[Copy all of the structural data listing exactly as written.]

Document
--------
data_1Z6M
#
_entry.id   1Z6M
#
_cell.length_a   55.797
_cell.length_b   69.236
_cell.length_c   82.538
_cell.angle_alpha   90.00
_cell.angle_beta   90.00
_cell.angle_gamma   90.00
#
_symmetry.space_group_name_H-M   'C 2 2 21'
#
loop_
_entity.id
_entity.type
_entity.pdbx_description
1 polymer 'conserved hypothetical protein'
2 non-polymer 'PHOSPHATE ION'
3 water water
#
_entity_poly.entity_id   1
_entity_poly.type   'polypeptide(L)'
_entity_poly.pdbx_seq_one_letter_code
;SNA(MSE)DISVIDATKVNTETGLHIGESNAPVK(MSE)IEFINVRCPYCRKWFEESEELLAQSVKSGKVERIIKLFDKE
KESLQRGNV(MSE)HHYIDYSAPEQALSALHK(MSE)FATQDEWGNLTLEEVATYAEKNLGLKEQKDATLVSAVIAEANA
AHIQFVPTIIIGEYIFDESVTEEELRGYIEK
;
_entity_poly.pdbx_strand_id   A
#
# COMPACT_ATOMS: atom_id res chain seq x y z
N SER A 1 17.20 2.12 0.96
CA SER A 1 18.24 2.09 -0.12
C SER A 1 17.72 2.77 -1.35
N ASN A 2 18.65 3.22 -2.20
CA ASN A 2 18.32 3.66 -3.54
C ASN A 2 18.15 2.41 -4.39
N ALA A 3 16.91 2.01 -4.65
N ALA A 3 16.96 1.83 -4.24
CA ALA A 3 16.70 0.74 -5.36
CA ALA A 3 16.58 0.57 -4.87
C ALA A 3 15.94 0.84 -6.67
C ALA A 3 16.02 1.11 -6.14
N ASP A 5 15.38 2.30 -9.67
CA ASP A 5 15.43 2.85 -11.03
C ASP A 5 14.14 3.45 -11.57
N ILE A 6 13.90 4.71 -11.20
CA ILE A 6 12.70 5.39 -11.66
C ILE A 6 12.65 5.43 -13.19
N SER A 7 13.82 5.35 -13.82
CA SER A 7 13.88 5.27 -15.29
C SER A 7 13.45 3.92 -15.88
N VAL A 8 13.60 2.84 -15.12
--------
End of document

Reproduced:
data_1Z6M
#
_entry.id   1Z6M
#
_cell.length_a   55.797
_cell.length_b   69.236
_cell.length_c   82.538
_cell.angle_alpha   90.00
_cell.angle_beta   90.00
_cell.angle_gamma   90.00
#
_symmetry.space_group_name_H-M   'C 2 2 21'
#
loop_
_entity.id
_entity.type
_entity.pdbx_description
1 polymer 'conserved hypothetical protein'
2 non-polymer 'PHOSPHATE ION'
3 water water
#
_entity_poly.entity_id   1
_entity_poly.type   'polypeptide(L)'
_entity_poly.pdbx_seq_one_letter_code
;SNA(MSE)DISVIDATKVNTETGLHIGESNAPVK(MSE)IEFINVRCPYCRKWFEESEELLAQSVKSGKVERIIKLFDKE
KESLQRGNV(MSE)HHYIDYSAPEQALSALHK(MSE)FATQDEWGNLTLEEVATYAEKNLGLKEQKDATLVSAVIAEANA
AHIQFVPTIIIGEYIFDESVTEEELRGYIEK
;
_entity_poly.pdbx_strand_id   A
#
# COMPACT_ATOMS: atom_id res chain seq x y z
N SER A 1 17.20 2.12 0.96
CA SER A 1 18.24 2.09 -0.12
C SER A 1 17.72 2.77 -1.35
N ASN A 2 18.65 3.22 -2.20
CA ASN A 2 18.32 3.66 -3.54
C ASN A 2 18.15 2.41 -4.39
N ALA A 3 16.91 2.01 -4.65
N ALA A 3 16.96 1.83 -4.24
CA ALA A 3 16.70 0.74 -5.36
CA ALA A 3 16.58 0.57 -4.87
C ALA A 3 15.94 0.84 -6.67
C ALA A 3 16.02 1.11 -6.14
N ASP A 5 15.38 2.30 -9.67
CA ASP A 5 15.43 2.85 -11.03
C ASP A 5 14.14 3.45 -11.57
N ILE A 6 13.90 4.71 -11.20
CA ILE A 6 12.70 5.39 -11.66
C ILE A 6 12.65 5.43 -13.19
N SER A 7 13.82 5.35 -13.82
CA SER A 7 13.88 5.27 -15.29
C SER A 7 13.45 3.92 -15.88
N VAL A 8 13.60 2.84 -15.12